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HackerRank tells you all you need to know about the input, so it's a completely different situation from an arbitrary CLI. This approach works for the type of problems on this particular site, and for the typical use case where input comes from a terminating program or a file.

It actually won't run forever because of a handy thing called EOF.

I'm a Haskell newbie and reading input data is the most difficult part of the problem for me. I don't see where your code structures the input data into the "grouping" required in this task.

I mean, how is the function "run" (if I understood at least that part) supposed to get T, and then, for 1..T, the value of N and the list of (x,y) as required for this problem? (I understand that we could simply "skip" the initial T but then (until EOF is reached) definitely need to get the N in order to know how many lines (x,y) we must read -- where am I wrong?)

I'm keen to switch from imperative to functional programming, but as far as the "I/O" is concerned, the problem statement "there are T test cases and for each test case..." already contains the declarative "for". And I'd like to write a function that receives a vector of N pairs (x,y), but how to get there without doing "for i in 1..N: read [x, y] and append to the list L" ?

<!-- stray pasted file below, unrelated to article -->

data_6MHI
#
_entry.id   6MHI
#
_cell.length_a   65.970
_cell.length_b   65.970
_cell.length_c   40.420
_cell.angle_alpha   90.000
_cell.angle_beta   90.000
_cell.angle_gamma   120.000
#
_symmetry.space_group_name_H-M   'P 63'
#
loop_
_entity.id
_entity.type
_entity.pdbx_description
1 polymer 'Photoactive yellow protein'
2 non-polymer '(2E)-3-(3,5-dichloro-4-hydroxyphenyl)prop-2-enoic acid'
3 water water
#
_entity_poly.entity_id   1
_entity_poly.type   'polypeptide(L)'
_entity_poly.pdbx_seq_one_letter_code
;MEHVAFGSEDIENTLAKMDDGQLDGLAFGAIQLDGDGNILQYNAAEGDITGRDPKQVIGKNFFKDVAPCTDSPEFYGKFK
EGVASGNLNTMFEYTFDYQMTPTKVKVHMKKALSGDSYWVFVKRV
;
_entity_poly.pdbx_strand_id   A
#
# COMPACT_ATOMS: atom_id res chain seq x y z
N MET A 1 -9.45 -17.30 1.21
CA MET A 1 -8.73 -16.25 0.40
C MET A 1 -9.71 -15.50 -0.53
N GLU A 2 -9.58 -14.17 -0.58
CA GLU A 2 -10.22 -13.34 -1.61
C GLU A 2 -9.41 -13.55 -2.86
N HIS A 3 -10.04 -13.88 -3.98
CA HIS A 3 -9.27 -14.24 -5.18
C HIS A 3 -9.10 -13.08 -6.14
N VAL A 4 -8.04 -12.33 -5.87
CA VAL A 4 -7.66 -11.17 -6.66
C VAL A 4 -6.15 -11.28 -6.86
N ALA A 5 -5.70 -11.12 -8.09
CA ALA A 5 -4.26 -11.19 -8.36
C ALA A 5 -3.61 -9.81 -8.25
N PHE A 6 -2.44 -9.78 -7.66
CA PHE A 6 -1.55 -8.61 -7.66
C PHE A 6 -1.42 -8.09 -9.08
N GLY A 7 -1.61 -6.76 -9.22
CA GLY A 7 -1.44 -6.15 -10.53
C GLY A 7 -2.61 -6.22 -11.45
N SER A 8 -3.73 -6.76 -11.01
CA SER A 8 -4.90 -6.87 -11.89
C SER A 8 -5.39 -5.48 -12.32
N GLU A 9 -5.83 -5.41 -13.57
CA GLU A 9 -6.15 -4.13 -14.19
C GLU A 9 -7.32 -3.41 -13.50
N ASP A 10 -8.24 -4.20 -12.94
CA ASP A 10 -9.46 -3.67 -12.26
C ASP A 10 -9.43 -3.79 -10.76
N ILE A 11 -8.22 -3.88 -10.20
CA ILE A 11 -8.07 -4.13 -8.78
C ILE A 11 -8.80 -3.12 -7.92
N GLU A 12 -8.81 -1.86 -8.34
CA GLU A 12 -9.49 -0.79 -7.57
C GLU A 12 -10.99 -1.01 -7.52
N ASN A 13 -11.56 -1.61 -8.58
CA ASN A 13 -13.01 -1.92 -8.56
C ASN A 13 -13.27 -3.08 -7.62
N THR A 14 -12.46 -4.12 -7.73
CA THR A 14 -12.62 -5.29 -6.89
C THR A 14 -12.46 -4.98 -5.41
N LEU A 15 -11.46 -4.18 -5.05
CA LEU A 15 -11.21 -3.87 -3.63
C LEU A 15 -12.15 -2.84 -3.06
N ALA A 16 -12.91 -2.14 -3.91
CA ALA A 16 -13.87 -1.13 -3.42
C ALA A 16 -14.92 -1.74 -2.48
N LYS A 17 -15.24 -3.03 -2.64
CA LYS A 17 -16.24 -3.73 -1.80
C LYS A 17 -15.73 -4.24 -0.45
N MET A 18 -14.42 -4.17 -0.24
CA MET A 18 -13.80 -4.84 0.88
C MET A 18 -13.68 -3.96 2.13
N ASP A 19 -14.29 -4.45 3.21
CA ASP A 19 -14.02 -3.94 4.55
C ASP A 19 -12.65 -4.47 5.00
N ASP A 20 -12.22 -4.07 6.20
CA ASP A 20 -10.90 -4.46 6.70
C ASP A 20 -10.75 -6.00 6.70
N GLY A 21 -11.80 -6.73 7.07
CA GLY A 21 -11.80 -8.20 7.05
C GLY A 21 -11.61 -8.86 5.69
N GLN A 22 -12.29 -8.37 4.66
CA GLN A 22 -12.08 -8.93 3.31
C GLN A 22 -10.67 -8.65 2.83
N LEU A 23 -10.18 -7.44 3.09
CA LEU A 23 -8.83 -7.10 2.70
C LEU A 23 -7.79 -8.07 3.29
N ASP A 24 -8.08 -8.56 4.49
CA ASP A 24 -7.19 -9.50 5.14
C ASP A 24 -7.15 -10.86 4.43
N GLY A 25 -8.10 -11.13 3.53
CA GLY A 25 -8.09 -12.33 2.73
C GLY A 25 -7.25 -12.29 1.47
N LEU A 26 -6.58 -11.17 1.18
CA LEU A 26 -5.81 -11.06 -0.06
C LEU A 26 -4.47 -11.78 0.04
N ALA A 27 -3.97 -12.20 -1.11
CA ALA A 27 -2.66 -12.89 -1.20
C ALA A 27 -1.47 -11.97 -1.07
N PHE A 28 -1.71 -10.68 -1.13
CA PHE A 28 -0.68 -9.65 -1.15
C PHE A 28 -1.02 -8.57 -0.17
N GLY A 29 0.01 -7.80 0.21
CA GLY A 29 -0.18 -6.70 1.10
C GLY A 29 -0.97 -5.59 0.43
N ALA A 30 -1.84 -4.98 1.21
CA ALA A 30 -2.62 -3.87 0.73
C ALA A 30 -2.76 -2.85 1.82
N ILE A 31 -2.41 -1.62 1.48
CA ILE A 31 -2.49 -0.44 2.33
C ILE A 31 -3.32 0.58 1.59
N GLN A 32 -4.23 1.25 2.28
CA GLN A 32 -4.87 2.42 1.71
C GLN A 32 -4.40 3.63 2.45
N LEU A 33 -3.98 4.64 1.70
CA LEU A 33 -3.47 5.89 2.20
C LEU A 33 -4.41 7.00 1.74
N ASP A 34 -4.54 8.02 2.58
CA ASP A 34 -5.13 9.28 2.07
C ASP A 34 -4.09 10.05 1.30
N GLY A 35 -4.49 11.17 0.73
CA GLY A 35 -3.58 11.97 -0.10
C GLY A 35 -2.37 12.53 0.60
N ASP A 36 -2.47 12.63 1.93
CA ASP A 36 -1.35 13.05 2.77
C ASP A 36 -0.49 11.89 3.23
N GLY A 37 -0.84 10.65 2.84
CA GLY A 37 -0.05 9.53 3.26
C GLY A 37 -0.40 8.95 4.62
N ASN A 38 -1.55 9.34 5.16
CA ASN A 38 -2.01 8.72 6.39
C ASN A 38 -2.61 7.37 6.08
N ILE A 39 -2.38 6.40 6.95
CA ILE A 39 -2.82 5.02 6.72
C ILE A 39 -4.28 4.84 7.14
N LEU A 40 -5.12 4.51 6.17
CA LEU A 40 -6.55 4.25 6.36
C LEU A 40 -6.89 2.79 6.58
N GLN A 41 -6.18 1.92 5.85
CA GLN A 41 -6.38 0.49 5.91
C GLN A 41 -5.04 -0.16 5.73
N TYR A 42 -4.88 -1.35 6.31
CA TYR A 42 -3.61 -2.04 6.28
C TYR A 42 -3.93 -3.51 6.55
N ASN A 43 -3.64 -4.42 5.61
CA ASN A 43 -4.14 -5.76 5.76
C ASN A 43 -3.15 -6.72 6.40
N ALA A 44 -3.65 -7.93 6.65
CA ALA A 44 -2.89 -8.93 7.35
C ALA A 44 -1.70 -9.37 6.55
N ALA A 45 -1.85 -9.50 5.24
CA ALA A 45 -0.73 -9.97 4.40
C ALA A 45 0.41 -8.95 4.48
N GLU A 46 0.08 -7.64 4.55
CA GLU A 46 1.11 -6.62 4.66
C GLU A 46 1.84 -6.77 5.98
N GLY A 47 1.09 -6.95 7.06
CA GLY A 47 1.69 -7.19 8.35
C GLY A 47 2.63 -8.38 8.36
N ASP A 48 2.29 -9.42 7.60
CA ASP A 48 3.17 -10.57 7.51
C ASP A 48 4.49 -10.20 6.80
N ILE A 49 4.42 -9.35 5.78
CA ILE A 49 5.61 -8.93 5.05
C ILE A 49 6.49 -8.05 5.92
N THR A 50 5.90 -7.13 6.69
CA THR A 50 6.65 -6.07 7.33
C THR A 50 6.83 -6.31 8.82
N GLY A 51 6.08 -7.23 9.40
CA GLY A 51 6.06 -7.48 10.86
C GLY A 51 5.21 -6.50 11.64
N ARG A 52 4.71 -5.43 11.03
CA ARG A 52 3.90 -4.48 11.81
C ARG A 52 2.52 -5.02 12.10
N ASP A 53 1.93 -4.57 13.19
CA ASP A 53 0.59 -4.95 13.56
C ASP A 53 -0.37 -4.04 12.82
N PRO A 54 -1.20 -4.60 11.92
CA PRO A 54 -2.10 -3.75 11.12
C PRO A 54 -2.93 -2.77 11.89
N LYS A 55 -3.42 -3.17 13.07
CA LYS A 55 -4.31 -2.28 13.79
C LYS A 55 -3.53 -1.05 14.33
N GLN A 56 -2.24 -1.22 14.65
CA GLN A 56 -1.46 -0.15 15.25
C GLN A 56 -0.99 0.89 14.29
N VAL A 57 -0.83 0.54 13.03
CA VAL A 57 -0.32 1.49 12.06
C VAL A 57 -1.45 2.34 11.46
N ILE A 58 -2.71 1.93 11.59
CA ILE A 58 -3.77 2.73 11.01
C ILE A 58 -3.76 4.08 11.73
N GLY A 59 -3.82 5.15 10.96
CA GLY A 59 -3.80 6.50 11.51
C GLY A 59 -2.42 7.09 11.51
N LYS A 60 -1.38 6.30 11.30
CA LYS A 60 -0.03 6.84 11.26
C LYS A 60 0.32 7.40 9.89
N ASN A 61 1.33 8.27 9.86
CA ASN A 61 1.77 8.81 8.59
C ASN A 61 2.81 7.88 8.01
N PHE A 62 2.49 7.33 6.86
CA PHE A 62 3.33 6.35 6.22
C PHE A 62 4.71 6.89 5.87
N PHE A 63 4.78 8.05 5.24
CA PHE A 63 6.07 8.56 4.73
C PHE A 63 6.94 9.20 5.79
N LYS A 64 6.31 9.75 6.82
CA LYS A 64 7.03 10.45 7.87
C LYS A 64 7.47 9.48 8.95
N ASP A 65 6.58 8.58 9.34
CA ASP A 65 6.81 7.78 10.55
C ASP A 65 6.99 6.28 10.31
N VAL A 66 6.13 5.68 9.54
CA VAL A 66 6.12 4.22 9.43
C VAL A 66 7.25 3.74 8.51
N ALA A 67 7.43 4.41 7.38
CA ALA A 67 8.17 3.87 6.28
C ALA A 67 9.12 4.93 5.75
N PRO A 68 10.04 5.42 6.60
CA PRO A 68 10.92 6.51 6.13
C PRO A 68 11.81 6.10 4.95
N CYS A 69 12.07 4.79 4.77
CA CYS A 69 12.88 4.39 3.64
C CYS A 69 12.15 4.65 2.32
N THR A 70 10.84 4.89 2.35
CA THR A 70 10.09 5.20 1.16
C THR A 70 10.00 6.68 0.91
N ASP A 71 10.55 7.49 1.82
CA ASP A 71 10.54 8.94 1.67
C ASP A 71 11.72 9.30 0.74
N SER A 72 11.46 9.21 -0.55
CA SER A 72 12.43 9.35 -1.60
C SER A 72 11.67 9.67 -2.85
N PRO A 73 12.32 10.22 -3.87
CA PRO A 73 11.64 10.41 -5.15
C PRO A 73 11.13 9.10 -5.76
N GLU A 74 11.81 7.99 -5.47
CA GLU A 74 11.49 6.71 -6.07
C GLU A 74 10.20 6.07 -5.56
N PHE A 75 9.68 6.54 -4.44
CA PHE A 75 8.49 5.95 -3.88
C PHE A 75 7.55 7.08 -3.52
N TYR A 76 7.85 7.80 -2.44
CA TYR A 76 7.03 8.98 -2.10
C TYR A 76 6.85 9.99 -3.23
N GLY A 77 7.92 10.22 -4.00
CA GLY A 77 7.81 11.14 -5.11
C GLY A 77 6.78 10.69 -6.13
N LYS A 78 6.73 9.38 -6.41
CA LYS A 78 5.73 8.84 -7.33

## Functions or Not?

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Thx! This is helpful. All this IO stuff was getting pretty ugly :)

That's still ugly, IMO. Here's my runner:

From run, you can just work with pure functions like the Haskell gods intended.

how do you know how many lines to read? In a situation where a user is inputting a variable set of inputs, would this work?

If you run this it will just ask for inputs forever.

also, I think that you don't need to define your own read if your run function has a definition

`run :: [Int] -> [String]`

HackerRank tells you all you need to know about the input, so it's a completely different situation from an arbitrary CLI. This approach works for the type of problems on this particular site, and for the typical use case where input comes from a terminating program or a file.

It actually won't run forever because of a handy thing called EOF.

Nice idea about the type sig, though.

how would you write

on one line?

I'm a Haskell newbie and reading input data is the most difficult part of the problem for me. I don't see where your code structures the input data into the "grouping" required in this task.

I mean, how is the function "run" (if I understood at least that part) supposed to get T, and then, for 1..T, the value of N and the list of (x,y) as required for this problem? (I understand that we could simply "skip" the initial T but then (until EOF is reached) definitely need to get the N in order to know how many lines (x,y) we must read -- where am I wrong?)

I'm keen to switch from imperative to functional programming, but as far as the "I/O" is concerned, the problem statement "there are T test cases and for each test case..." already contains the declarative "for". And I'd like to write a function that receives a vector of N pairs (x,y), but how to get there without doing "for i in 1..N: read [x, y] and append to the list L" ?